Community engagement accessibility is an often overlooked — and essential — part of empowering community stakeholders to use their voices.
Whether you’re an engagement specialist, a communications guru or a seasoned project manager, you know accessibility impacts how your consultation functions and whether or not your team provides equal engagement opportunities.
Here are our quick tips for making your community engagements accessible year-round.
Ditch the fancy vocabulary
In Australia – 1 in every ten people has a cognitive disability that affects their memory, concentration or decision making. Accessible language makes it easier for you to convey important ideas and for your audience to understand them. Some qualities of accessible language include:
- Preferring active voice (“The dog bit me”) to passive voice (“I was bitten by the dog”).
- Eliminating filler phrases such as “I think that” or “Be sure to.”
- Writing out the full names of acronyms, usually at least the first time they appear.
- Using examples and analogies to explain or support complicated ideas.
- Avoiding the use of jargon and slang words that are used only by a particular subgroup or explaining their definition when they appear. You can vet your language using tools like readable.
Level up your closed caption game
Uploading a video to explain your 10-year plan? Make sure you include closed captions: text that describes and displays the auditory portion of a video in written format.
Make your colors count
Color accessibility enables people with visual impairments or color vision deficiencies to interact with digital experiences in the same way as their non-visually-impaired counterparts. Here’s some advice to help boost your community engagement accessibility:
Add enough contrast. To meet W3C’s minimum AA rating, your background-to-text contrast ratio should be at least 4.5:1. So, when designing things like buttons, cards, or navigation elements, be sure to use a tool like colorable or colorsafe to check the contrast ratio of your color combinations.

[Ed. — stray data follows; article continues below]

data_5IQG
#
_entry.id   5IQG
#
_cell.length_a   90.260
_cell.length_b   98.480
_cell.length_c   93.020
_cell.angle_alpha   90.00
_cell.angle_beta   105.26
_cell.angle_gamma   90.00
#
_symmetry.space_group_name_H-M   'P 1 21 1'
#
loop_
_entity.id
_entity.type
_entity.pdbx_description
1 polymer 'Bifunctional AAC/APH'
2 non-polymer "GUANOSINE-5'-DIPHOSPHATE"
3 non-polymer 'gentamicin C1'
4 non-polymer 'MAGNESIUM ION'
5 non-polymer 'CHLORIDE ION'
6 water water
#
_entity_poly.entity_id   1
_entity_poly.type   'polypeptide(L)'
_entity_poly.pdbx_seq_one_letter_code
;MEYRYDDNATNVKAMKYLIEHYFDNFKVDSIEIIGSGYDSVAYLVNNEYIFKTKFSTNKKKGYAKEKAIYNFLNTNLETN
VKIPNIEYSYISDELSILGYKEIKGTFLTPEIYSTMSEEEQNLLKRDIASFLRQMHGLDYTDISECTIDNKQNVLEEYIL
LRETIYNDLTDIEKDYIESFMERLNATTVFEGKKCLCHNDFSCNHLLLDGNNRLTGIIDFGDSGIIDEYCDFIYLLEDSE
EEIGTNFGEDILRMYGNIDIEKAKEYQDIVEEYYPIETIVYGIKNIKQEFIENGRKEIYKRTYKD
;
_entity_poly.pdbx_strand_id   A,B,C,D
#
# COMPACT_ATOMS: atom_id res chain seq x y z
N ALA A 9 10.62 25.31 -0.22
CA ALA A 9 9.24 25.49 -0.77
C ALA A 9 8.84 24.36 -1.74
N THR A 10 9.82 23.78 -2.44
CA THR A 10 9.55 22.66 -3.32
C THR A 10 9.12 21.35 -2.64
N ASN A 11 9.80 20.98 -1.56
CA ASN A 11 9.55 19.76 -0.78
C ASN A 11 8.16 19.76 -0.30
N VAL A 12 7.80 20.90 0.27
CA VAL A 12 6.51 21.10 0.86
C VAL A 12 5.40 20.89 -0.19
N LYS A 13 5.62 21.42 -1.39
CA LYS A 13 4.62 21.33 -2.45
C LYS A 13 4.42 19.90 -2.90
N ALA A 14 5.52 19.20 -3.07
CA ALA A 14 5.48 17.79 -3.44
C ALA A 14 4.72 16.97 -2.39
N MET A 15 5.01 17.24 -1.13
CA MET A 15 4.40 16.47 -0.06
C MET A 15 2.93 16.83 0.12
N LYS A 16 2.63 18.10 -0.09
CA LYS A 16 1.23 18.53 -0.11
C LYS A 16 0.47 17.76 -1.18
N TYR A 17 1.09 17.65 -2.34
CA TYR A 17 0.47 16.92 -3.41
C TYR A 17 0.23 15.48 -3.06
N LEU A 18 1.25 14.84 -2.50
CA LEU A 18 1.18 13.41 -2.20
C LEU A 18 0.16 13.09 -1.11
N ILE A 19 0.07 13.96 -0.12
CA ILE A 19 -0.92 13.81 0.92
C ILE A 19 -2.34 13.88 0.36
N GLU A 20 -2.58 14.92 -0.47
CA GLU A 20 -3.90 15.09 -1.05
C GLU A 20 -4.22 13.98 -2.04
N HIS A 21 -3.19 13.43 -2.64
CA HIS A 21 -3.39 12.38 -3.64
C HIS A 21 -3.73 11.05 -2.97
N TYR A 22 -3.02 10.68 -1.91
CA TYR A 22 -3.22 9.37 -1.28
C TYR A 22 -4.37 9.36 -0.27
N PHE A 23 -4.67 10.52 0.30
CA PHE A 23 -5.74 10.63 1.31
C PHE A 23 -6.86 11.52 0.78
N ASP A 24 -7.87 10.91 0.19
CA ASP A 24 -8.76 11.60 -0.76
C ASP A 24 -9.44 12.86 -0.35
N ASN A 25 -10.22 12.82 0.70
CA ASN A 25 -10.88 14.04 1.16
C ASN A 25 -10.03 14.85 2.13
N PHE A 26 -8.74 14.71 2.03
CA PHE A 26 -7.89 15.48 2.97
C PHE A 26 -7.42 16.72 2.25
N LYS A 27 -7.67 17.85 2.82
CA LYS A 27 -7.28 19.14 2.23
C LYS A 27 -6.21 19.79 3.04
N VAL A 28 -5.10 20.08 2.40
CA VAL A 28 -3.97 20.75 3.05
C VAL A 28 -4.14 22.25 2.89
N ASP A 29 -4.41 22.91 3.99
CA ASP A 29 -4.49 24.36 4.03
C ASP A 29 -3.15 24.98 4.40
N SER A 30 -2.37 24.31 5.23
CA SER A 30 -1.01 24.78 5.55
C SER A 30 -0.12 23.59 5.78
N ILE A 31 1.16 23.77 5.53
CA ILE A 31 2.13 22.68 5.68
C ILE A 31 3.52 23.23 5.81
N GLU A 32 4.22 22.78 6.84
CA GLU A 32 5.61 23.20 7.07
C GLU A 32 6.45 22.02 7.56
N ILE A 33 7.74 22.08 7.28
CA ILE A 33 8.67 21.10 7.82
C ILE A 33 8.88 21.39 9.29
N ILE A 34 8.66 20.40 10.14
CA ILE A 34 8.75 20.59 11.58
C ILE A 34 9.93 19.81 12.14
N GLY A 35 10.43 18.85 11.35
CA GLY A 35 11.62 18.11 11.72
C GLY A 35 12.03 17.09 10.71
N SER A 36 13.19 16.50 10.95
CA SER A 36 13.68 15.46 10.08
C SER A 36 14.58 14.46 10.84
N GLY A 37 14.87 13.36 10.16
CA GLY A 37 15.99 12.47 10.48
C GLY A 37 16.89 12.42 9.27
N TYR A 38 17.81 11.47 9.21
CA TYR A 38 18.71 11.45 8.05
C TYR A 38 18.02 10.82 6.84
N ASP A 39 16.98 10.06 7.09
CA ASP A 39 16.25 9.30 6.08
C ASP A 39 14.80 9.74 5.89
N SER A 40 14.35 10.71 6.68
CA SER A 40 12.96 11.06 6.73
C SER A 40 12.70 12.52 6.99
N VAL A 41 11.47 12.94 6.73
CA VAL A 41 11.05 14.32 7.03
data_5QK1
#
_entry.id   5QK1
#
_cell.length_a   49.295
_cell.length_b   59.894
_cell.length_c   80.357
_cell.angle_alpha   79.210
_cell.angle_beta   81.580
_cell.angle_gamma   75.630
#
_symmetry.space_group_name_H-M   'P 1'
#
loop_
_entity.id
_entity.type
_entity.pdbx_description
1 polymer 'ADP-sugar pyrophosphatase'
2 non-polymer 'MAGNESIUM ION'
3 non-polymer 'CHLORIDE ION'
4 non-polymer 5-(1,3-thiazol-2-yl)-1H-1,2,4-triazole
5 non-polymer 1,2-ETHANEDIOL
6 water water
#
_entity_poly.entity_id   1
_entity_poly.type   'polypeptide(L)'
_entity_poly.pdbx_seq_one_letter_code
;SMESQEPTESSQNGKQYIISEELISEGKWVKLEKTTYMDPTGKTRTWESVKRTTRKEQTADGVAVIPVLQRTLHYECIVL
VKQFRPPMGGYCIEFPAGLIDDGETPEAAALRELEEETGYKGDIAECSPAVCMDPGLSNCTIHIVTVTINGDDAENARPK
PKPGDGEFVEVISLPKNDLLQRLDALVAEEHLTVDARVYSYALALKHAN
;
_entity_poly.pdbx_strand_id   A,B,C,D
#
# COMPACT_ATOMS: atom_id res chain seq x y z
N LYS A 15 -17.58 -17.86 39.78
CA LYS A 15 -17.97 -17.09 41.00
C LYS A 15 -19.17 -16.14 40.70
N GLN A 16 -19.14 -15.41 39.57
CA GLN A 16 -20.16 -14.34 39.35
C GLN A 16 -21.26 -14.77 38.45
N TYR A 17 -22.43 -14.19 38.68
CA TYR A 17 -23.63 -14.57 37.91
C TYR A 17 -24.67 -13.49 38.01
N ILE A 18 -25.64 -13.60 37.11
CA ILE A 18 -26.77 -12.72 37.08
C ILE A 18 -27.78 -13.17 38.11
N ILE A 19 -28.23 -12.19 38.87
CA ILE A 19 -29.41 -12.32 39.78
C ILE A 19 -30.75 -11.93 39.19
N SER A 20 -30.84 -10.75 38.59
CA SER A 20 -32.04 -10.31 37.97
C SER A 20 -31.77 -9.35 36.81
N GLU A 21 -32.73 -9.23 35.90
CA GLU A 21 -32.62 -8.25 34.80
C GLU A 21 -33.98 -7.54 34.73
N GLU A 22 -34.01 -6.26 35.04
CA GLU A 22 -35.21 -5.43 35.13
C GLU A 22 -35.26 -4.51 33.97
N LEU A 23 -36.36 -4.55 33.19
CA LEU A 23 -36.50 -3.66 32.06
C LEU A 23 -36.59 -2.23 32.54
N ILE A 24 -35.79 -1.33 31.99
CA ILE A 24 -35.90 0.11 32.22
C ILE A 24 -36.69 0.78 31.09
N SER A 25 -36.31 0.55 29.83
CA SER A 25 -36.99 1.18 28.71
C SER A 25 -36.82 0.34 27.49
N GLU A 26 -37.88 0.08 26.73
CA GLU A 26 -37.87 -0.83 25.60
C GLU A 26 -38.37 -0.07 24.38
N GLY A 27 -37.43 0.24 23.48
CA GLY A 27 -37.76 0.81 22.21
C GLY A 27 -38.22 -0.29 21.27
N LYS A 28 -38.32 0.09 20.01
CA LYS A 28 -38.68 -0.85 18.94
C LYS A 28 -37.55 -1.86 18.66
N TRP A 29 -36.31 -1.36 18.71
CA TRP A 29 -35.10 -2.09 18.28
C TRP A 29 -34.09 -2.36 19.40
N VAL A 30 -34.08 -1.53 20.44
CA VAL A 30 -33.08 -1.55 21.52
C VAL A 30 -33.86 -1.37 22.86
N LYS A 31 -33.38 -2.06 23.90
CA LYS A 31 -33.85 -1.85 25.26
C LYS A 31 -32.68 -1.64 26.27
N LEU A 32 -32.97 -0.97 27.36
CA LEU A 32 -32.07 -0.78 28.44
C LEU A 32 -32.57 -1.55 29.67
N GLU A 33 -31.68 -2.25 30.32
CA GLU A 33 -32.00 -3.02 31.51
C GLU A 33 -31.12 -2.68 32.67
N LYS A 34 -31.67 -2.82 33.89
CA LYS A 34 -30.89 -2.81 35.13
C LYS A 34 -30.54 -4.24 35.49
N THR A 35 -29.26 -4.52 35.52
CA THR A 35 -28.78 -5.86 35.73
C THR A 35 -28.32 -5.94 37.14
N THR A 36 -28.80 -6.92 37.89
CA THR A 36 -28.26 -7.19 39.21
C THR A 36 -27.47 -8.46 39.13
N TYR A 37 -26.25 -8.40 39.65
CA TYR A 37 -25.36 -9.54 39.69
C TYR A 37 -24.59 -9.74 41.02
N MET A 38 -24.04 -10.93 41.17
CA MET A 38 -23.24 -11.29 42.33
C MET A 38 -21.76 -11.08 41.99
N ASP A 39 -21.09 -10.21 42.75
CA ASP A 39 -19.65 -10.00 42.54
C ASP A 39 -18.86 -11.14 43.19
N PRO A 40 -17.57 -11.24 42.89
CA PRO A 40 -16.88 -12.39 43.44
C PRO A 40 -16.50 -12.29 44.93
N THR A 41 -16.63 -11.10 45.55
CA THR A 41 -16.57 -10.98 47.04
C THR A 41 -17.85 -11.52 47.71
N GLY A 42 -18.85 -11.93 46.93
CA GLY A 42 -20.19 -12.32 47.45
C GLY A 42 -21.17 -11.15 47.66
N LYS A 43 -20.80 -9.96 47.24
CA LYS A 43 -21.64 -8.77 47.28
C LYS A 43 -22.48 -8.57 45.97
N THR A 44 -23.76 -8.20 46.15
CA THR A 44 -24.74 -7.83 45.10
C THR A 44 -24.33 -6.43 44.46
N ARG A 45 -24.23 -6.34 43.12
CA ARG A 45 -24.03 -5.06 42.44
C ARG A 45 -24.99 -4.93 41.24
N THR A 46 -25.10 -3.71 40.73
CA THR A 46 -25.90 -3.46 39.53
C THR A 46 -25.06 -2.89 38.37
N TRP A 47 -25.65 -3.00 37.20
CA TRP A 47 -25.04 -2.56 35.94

Document and socialise color system. The most important aspect of creating an accessible color system is giving your team the ability to reference it when needed. This reduces confusion and ensures that accessibility is always a priority. Read more about setting your color scheme here.
Perfect your PDFs
Using PDFs to support community plans is one of the most commonly used formats by governments across the globe; as a universal standard for digital documents, it’s important that PDFs follow the principles outlined above, in that they are easy to read and includes image alt text. In addition, they should also:
- Indicate document structure and non-text elements by using tags
- Specify the document language
- Select document fonts that allow characters to be extracted to text
- Set document permissions to allow access for assistive technology
- Add navigational aids to long documents (6 or more pages)
Check your images
Different images convey different types of information, from functional to informative. Alternative text provides a textual alternative to non-text content in web pages, such as photographs, logos, and other images. Here are the do’s and don’ts:
- Be accurate and equivalent in presenting the same content and function of the image.
- Be succinct.
- Use an image caption instead of an alt-attribute for photos within an article.
- Include text in an image unless that image is a logo
- Duplicate the alternative text from an image caption; instead, leave the ‘alt attribute’ blank.
- Use alternative text to describe decorative elements or visual elements that are not important to the page content
- Be redundant or provide the same information as text within the context of the image.
- Use the phrases “image of …” or “graphic of …” to describe the image.
Making sure all of your stakeholders can have their voices heard is very important to a community’s success. Wondering how else you can improve your organization’s community engagement accessibility? Reach out to us.